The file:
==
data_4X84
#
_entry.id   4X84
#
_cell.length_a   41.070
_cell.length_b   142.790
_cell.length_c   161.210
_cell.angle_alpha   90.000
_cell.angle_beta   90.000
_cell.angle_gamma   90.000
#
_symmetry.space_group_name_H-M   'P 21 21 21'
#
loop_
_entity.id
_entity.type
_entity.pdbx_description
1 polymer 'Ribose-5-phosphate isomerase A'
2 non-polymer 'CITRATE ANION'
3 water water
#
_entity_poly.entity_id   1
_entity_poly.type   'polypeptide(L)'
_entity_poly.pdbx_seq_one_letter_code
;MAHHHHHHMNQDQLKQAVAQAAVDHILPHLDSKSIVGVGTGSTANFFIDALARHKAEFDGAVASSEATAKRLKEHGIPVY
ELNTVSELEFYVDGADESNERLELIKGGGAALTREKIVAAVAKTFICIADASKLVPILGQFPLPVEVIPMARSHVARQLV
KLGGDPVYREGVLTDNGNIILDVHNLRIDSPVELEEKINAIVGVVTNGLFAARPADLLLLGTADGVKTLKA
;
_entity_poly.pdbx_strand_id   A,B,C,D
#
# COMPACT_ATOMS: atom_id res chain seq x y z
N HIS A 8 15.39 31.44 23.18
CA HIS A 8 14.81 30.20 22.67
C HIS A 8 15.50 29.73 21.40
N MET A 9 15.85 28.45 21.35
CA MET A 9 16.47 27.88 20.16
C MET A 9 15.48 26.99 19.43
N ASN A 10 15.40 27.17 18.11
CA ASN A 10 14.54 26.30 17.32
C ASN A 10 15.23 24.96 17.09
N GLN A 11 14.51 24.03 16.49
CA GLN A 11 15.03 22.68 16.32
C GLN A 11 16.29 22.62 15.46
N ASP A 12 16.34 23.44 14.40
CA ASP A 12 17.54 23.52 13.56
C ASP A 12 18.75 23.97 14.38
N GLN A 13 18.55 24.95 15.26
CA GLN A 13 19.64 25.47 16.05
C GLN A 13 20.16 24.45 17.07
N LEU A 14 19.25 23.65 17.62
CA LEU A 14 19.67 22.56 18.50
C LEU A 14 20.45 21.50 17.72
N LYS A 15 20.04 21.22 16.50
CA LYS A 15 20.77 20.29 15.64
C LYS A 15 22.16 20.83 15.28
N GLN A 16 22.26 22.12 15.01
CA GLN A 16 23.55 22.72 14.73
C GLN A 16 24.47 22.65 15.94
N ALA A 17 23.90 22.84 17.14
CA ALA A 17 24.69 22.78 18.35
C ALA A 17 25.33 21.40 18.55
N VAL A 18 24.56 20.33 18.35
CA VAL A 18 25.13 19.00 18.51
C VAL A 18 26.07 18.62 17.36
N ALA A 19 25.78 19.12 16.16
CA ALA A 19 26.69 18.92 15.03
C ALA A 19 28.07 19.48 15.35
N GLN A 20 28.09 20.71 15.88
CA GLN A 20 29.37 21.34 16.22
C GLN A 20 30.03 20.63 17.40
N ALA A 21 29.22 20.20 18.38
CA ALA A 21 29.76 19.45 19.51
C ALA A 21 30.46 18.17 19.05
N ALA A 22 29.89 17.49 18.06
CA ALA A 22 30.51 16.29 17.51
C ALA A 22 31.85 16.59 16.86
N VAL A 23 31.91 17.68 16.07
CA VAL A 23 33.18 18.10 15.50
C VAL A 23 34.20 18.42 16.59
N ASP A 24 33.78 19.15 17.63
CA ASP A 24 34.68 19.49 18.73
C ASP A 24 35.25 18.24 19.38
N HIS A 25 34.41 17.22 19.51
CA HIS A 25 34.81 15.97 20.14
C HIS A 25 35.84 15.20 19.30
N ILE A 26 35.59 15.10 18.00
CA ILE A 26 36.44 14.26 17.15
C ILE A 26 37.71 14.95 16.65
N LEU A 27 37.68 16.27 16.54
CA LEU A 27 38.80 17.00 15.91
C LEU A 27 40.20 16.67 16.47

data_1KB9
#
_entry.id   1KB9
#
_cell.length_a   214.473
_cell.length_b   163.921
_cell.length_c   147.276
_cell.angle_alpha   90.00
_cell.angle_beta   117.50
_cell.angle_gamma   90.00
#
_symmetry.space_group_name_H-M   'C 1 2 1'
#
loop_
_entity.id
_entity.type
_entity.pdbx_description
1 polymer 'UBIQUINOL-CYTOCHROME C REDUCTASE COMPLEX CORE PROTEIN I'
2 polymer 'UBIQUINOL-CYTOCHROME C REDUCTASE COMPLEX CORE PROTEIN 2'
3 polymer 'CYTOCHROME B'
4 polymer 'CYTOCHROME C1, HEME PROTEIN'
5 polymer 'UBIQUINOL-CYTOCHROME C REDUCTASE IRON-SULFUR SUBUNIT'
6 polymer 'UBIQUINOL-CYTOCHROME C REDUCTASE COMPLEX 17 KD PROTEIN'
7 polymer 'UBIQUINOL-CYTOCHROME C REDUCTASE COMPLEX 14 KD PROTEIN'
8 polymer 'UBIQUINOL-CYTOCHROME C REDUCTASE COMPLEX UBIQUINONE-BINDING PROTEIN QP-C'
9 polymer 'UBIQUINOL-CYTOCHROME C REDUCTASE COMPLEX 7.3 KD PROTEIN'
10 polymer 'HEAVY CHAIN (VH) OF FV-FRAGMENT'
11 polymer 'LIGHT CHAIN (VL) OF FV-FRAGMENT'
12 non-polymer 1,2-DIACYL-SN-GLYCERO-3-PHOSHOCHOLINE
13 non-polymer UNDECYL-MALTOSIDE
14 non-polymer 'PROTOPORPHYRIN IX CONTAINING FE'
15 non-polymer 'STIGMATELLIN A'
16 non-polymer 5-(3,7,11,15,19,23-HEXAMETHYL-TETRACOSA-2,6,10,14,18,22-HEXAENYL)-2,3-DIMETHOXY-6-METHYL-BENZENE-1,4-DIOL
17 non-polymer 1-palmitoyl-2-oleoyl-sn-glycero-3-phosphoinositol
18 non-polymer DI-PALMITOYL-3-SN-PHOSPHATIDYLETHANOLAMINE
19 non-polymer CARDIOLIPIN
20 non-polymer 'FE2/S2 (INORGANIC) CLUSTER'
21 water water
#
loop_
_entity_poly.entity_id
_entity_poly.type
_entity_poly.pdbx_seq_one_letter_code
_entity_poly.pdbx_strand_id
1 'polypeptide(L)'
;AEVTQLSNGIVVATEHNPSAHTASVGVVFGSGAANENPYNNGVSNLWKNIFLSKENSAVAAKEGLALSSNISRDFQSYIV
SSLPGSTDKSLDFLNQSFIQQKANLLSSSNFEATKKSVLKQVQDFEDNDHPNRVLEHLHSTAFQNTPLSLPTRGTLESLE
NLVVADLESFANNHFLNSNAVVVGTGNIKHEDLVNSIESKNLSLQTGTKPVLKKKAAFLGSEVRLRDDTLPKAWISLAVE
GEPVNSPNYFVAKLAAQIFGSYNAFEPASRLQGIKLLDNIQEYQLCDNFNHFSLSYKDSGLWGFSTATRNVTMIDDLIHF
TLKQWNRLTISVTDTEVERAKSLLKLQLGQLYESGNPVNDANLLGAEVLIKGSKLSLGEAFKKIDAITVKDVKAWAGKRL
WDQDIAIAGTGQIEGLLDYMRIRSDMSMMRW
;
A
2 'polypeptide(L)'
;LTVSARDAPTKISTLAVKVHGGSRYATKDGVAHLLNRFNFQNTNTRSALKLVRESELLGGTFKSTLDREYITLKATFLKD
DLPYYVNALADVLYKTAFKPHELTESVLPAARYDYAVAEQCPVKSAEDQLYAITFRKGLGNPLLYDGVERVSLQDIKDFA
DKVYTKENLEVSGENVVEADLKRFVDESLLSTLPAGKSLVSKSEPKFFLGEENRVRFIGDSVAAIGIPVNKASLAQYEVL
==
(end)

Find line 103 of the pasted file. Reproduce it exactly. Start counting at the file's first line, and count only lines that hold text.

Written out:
_symmetry.space_group_name_H-M   'C 1 2 1'